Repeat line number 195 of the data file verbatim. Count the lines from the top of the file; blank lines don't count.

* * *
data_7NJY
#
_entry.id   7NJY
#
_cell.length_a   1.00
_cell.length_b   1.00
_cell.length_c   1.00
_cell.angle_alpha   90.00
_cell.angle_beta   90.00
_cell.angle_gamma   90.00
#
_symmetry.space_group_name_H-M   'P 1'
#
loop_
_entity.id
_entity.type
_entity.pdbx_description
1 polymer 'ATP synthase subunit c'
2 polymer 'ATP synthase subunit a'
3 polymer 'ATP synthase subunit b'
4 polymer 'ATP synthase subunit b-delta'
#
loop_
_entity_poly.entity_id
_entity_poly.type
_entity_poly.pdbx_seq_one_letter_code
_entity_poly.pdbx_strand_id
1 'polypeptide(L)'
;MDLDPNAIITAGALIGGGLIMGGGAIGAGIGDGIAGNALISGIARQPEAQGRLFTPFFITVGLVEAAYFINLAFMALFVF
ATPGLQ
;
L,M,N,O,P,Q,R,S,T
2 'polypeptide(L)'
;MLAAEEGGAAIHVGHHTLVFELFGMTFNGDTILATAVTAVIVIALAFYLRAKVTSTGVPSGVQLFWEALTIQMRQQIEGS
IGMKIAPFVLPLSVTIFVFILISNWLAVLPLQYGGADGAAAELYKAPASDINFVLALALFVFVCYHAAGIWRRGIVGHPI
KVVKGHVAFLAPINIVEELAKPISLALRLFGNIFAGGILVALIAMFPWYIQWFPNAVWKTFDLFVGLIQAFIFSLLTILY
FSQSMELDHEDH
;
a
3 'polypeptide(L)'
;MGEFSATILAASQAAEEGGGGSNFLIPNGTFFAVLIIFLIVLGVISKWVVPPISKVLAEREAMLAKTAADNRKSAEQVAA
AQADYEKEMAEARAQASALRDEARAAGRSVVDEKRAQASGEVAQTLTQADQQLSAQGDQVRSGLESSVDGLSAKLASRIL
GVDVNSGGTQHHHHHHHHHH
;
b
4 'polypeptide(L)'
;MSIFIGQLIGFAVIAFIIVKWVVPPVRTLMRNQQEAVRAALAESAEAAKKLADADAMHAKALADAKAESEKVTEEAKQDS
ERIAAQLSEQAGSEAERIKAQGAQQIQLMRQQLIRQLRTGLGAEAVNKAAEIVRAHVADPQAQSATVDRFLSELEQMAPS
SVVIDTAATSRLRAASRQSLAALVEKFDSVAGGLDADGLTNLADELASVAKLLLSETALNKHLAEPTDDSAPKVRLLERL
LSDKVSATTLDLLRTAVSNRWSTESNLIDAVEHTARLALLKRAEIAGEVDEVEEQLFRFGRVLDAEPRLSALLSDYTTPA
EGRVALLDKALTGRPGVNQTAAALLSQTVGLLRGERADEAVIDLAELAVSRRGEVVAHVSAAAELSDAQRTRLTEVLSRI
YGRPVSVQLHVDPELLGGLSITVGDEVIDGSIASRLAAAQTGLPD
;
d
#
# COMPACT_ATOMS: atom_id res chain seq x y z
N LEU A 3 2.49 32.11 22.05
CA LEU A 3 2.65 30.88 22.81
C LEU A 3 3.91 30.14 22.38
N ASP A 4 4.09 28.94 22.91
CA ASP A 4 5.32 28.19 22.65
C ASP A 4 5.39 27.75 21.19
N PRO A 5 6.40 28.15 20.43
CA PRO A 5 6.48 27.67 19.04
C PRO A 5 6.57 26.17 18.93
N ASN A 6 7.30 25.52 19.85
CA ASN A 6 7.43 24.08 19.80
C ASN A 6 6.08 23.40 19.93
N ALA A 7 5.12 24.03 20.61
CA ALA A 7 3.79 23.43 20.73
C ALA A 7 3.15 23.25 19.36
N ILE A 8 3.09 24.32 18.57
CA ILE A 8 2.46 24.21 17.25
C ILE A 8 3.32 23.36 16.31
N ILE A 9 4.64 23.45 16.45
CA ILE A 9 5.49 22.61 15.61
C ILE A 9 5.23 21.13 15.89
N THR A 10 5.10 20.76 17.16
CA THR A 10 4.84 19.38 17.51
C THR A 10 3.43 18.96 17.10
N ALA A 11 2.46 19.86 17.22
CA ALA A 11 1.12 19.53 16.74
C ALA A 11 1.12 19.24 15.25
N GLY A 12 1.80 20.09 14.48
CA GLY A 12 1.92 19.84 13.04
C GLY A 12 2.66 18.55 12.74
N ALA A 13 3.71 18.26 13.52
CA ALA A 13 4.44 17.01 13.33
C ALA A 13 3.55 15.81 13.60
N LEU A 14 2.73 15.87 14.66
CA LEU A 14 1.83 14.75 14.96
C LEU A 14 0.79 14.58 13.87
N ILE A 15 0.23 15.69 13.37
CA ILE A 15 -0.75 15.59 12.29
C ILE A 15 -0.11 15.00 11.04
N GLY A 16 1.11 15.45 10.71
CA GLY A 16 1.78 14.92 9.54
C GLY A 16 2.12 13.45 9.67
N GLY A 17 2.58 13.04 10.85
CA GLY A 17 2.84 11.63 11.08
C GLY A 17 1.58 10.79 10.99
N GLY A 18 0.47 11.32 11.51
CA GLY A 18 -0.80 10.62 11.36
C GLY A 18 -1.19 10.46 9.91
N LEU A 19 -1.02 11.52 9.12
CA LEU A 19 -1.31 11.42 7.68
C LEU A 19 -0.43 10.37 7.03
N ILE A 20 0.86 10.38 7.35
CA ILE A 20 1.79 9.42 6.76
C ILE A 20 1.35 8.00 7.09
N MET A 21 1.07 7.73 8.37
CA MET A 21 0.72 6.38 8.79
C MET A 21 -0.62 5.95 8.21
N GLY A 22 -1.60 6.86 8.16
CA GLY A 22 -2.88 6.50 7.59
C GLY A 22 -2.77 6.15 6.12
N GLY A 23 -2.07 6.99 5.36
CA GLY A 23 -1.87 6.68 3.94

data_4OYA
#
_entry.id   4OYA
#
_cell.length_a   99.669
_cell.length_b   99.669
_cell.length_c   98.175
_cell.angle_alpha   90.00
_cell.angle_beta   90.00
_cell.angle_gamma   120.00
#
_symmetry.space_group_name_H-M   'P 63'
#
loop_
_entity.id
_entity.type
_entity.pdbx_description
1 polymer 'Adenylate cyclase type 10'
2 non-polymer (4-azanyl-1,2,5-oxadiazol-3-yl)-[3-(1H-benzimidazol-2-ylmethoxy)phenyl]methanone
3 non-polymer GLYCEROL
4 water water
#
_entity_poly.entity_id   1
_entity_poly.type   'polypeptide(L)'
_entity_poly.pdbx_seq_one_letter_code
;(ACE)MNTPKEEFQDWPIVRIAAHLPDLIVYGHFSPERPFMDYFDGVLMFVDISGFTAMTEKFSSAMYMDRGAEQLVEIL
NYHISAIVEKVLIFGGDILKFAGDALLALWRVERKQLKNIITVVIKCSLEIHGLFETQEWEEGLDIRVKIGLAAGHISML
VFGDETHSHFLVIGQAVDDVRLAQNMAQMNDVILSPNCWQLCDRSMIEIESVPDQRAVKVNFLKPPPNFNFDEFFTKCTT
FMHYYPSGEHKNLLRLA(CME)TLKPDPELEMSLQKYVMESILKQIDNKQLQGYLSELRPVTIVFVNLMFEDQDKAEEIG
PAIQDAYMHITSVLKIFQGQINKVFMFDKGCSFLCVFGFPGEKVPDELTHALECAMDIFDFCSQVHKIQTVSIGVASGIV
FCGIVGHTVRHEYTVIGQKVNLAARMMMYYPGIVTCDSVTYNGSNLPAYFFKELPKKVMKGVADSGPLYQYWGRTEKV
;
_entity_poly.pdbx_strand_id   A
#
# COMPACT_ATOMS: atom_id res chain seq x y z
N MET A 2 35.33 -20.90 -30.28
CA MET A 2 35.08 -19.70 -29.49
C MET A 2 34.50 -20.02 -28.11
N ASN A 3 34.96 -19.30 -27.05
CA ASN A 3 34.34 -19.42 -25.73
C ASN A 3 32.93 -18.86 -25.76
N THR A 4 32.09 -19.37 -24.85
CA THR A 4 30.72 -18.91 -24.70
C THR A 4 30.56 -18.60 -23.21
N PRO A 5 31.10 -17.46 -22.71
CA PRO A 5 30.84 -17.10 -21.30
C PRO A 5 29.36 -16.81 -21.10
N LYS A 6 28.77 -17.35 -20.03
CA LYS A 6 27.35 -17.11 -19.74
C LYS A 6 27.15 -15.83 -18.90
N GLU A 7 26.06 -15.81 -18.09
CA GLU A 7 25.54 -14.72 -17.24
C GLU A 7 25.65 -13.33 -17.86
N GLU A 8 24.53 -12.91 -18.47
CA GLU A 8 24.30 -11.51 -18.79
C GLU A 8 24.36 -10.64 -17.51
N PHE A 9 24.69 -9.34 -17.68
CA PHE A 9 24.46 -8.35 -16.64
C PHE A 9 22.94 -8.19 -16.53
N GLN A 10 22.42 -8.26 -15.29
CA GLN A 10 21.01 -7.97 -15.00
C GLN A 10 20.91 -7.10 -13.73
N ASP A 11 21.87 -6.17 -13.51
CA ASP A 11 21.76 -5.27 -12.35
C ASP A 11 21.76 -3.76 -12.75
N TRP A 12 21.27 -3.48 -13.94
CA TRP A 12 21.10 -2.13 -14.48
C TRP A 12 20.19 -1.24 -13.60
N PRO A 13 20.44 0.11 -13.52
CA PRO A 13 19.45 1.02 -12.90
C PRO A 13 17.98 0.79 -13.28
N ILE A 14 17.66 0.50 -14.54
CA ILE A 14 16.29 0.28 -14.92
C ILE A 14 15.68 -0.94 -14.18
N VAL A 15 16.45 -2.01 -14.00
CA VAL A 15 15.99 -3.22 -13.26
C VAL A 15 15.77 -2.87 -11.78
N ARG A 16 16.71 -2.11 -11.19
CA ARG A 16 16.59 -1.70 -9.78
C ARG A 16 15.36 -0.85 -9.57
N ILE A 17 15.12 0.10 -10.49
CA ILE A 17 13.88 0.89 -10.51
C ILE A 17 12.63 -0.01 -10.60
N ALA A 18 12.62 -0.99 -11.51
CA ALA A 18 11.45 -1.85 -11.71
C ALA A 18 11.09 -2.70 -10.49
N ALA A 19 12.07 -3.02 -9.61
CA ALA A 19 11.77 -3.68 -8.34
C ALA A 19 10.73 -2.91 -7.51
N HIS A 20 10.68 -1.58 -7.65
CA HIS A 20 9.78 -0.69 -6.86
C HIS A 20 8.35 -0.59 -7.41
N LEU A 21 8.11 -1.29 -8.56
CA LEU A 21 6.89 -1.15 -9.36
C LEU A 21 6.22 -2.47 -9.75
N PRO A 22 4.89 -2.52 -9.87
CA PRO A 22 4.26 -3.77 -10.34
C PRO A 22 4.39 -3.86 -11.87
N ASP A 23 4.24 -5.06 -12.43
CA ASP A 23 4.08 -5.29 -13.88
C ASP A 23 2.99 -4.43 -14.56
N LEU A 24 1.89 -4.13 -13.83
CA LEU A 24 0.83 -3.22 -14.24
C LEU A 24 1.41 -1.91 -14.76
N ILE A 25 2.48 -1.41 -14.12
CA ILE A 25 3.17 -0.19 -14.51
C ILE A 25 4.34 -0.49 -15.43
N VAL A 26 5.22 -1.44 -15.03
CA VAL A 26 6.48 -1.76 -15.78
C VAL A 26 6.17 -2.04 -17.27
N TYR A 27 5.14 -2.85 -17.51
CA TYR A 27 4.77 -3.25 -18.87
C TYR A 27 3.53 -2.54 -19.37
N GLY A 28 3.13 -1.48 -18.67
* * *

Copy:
C VAL A 15 15.77 -2.87 -11.78